“Aren’t you coming in with me?”
“Have you taken a good look at me? The last thing you need is them seeing me tracking mud and shit across their brand new carpet. I’ll stay in the truck.”
Ben sank into his leather seat and pulled his hat down over his eyes, wishing he could take a catnap. He’d had a restless night, thinking about Angel. Wondering if he’d recognize her without that funky-ass wig. Wondering how her real hair would feel wrapped in his fists as he fucked her mouth. His flashbacks made the crotch in his jeans uncomfortably tight, forcing him to redirect his thoughts.
He studied the building’s clean lines. He’d built his log house himself and appreciated how form and function affected design, yet retained an artistic feel. As he thought about art, he remembered his cousin Carter had been commissioned for a large sculpture for this bank. Ben always loved seeing what works his crazy-talented cousin created. He was already here. He might as well sneak in and have a quick look-see.
The inside of the bank was as impressive as the outside. The place was busy and no one took notice of him as he stopped in front of the massive sculpture, prominently displayed beneath a circular skylight. A rusty chain enclosed the art—a horse head carved from wood, surrounded by twisted sections of metal of varying heights, sizes and finishes that gave the impression the horse was running through tall, native grasses.
“It’s magnificent, isn’t it?”
He recognized that sultry voice immediately. Ben spun around so fast he made himself dizzy and couldn’t believe his eyes. “Angel?”
Her jaw nearly hit the floor. “Bennett? You… What are you doing here?”
Before he could answer, a hearty hand landed on his shoulder. “Ben! I haven’t seen you in a coon’s age.”
Dazed, he glanced at Bill, his insurance agent, who’d inserted himself between him and Angel.
Bill said, “What brings the elusive Ben McKay to town?”
“Checking out Carter’s latest piece of art.” Now go the fuck away.
“So you’re not shopping for a new bank?”
“Maybe.” Ben kept his focus on the woman he hadn’t been able to get out of his head.
Bill kept yapping. “I reckon Steve Talbot would take issue with that, since the McKays have always banked with Settler’s First. Although this bank president is much prettier than Steve.”
“You’re president of this bank?” Ben said with total shock.
Her eyes turned frosty.
“Look, Bill, how’s about you don’t mention to Steve you saw me in here and I won’t mention to him I saw you?”
“Deal. See ya around, McKay.”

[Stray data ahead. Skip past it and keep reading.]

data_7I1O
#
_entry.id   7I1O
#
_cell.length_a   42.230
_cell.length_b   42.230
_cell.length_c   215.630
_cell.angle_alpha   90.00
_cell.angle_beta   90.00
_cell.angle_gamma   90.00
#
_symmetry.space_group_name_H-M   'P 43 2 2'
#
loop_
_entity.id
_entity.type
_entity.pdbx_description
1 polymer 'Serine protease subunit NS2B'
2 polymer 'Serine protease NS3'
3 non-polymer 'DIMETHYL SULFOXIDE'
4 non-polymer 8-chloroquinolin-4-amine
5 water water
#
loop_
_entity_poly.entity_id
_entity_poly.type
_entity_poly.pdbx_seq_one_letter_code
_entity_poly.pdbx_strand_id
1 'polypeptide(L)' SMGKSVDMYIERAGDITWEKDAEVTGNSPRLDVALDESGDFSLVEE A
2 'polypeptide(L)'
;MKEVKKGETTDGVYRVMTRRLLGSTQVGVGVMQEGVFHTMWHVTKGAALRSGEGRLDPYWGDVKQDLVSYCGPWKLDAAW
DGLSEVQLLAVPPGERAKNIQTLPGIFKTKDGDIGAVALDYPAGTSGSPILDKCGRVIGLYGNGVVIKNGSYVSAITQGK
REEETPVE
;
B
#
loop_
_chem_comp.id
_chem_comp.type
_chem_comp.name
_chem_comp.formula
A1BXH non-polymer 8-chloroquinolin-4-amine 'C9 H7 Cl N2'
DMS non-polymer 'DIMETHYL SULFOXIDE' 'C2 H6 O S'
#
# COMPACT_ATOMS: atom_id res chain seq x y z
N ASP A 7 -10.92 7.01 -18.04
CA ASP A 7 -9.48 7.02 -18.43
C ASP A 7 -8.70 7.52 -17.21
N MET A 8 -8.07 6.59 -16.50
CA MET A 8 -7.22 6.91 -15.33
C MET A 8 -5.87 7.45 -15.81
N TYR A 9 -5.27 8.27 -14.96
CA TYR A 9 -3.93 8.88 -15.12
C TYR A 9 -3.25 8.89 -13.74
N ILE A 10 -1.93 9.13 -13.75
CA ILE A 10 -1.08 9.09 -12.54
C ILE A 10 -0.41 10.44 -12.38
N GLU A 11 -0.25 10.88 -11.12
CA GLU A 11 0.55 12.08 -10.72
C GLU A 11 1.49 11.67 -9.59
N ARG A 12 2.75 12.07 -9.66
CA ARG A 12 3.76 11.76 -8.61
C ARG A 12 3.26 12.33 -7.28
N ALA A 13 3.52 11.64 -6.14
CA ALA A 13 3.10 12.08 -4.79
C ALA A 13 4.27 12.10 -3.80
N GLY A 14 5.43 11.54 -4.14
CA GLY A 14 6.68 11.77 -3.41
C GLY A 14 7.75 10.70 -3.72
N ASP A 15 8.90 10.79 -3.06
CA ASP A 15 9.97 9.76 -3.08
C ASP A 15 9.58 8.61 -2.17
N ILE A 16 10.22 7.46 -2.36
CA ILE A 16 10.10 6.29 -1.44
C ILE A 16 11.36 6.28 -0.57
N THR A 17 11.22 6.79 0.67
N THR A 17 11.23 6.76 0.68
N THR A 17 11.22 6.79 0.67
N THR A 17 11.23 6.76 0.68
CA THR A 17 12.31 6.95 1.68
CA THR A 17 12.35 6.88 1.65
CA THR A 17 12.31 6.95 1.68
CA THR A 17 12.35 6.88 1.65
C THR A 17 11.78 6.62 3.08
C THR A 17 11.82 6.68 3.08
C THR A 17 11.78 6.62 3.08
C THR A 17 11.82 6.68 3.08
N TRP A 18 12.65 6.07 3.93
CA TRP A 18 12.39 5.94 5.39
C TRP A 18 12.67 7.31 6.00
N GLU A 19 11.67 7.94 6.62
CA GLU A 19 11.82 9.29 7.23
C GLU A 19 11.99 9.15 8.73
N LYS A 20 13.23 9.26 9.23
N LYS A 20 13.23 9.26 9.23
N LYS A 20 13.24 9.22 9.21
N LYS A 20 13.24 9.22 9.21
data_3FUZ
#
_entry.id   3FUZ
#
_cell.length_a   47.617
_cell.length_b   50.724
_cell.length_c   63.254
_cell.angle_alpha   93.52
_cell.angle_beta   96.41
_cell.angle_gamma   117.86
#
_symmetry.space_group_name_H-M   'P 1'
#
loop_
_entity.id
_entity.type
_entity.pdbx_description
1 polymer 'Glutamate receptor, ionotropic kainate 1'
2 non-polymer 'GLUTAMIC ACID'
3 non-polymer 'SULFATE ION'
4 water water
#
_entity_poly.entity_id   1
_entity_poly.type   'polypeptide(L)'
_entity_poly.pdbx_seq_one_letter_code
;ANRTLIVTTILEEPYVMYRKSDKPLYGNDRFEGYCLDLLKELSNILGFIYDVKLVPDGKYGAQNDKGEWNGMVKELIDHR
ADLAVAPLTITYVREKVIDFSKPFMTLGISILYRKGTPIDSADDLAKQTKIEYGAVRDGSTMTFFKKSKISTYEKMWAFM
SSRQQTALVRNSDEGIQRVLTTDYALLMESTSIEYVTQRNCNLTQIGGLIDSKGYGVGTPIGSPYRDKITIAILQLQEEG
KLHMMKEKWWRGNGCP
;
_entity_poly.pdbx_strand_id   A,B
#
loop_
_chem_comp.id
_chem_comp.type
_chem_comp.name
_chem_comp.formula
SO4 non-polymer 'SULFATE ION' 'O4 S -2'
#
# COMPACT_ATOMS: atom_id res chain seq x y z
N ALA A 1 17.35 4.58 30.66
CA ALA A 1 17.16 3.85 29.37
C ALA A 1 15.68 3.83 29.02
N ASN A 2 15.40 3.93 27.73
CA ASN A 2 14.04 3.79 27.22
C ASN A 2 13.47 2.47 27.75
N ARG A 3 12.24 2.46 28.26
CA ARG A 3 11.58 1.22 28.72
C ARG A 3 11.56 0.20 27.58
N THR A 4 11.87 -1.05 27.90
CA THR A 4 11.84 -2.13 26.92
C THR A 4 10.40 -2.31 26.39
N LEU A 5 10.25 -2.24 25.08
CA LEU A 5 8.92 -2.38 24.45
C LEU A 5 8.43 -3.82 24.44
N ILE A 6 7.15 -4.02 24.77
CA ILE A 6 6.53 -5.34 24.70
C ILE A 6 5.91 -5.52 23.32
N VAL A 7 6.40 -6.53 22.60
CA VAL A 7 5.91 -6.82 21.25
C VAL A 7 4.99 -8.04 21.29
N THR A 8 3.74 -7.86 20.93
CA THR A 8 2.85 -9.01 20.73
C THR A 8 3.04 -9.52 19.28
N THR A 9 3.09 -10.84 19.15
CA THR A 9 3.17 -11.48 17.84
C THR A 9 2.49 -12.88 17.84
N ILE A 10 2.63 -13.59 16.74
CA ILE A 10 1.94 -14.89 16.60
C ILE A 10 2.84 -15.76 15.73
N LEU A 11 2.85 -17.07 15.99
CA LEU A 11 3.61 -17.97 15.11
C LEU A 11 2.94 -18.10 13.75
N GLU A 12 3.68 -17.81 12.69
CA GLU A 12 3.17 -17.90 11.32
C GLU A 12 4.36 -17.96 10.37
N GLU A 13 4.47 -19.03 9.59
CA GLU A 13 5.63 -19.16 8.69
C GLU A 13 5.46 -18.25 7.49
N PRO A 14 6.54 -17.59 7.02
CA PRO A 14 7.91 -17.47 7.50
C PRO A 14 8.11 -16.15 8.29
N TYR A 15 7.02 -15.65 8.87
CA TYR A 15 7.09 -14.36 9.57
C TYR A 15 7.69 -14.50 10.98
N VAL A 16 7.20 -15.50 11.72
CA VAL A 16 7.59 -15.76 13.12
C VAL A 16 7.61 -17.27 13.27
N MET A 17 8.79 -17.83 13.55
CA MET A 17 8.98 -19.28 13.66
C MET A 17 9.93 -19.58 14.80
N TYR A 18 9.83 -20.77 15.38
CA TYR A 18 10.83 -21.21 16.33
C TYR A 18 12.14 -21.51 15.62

Ben moved close enough Angel had to look up at him. “We need to talk, Madame President.”
“I’m very busy—”
“I don’t wanna make a scene, but I will.”
The pink on her cheeks deepened.
Ben’s gaze wandered over her tousled golden-brown hair, streaked with amber, that fell past her shoulders. “Don’t ever wear that ugly-ass wig again. Jesus, woman, I like the look of you. So real. So pretty and soft.”
“Don’t what? Pay you a compliment?”
“Don’t come into my place of business and act like you control me here.”
Stung, he bit off, “Then I would appreciate ten minutes of your time in private.”
“Really? You’re gonna turn away business? Because I want to open an account.”
“Fine. Bonnie can help you with that—”
“Nope. I want you to help me. Only you. So we doin’ this or what?”
Her eyes still held a warning. “Five minutes.”
As they headed toward her office, a voice called out, “Ben?”
He faced a miserable-looking Rielle. “You done already?”
“Give me ten minutes.” He extracted his keys from his pocket and handed them over. “You can wait in the truck.”
Rielle’s gaze moved between them. “Okay.”
Inside a glass-fronted office, she skirted the desk, offering a curt, “Shut the door and have a seat,” and slid into an oversized chair.
“I’ll stand, thanks.”
“I’d think you were a gentleman, saving the chair for your wife or girlfriend, if I didn’t just see you order her to sit alone in the truck.”
Any veneer of calmness fled. Ben cut across the room and placed his hands on her desk, looming over her. “First off, I wouldn’t have been in the Rawhide Club screwing around with other women if I was married or seeing someone.” Breathe, man. His gaze dropped to the nameplate. Whoa. Her name wasn’t Angel? “Maybe I oughta be questioning you and your motives, since you, oh, lied about your damn name and wore that ridiculous wig.”